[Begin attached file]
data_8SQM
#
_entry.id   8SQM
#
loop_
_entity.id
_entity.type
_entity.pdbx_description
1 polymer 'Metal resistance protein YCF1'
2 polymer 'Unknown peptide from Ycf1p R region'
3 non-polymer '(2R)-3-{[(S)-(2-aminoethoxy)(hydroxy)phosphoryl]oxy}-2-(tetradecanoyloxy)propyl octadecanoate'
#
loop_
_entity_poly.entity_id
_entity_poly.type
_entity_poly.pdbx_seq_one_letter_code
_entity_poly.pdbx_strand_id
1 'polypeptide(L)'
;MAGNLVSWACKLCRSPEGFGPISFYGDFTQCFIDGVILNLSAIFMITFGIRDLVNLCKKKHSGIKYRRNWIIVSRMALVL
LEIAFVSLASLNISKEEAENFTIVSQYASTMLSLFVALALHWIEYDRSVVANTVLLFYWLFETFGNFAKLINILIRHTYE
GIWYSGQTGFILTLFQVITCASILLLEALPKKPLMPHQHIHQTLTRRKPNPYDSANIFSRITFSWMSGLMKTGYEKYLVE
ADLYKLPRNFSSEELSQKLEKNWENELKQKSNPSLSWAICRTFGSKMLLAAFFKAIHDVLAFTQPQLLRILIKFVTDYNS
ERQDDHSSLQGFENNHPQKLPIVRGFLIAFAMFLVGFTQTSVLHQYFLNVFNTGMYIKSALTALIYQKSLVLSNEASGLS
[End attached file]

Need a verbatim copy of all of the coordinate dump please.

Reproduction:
data_8SQM
#
_entry.id   8SQM
#
loop_
_entity.id
_entity.type
_entity.pdbx_description
1 polymer 'Metal resistance protein YCF1'
2 polymer 'Unknown peptide from Ycf1p R region'
3 non-polymer '(2R)-3-{[(S)-(2-aminoethoxy)(hydroxy)phosphoryl]oxy}-2-(tetradecanoyloxy)propyl octadecanoate'
#
loop_
_entity_poly.entity_id
_entity_poly.type
_entity_poly.pdbx_seq_one_letter_code
_entity_poly.pdbx_strand_id
1 'polypeptide(L)'
;MAGNLVSWACKLCRSPEGFGPISFYGDFTQCFIDGVILNLSAIFMITFGIRDLVNLCKKKHSGIKYRRNWIIVSRMALVL
LEIAFVSLASLNISKEEAENFTIVSQYASTMLSLFVALALHWIEYDRSVVANTVLLFYWLFETFGNFAKLINILIRHTYE
GIWYSGQTGFILTLFQVITCASILLLEALPKKPLMPHQHIHQTLTRRKPNPYDSANIFSRITFSWMSGLMKTGYEKYLVE
ADLYKLPRNFSSEELSQKLEKNWENELKQKSNPSLSWAICRTFGSKMLLAAFFKAIHDVLAFTQPQLLRILIKFVTDYNS
ERQDDHSSLQGFENNHPQKLPIVRGFLIAFAMFLVGFTQTSVLHQYFLNVFNTGMYIKSALTALIYQKSLVLSNEASGLS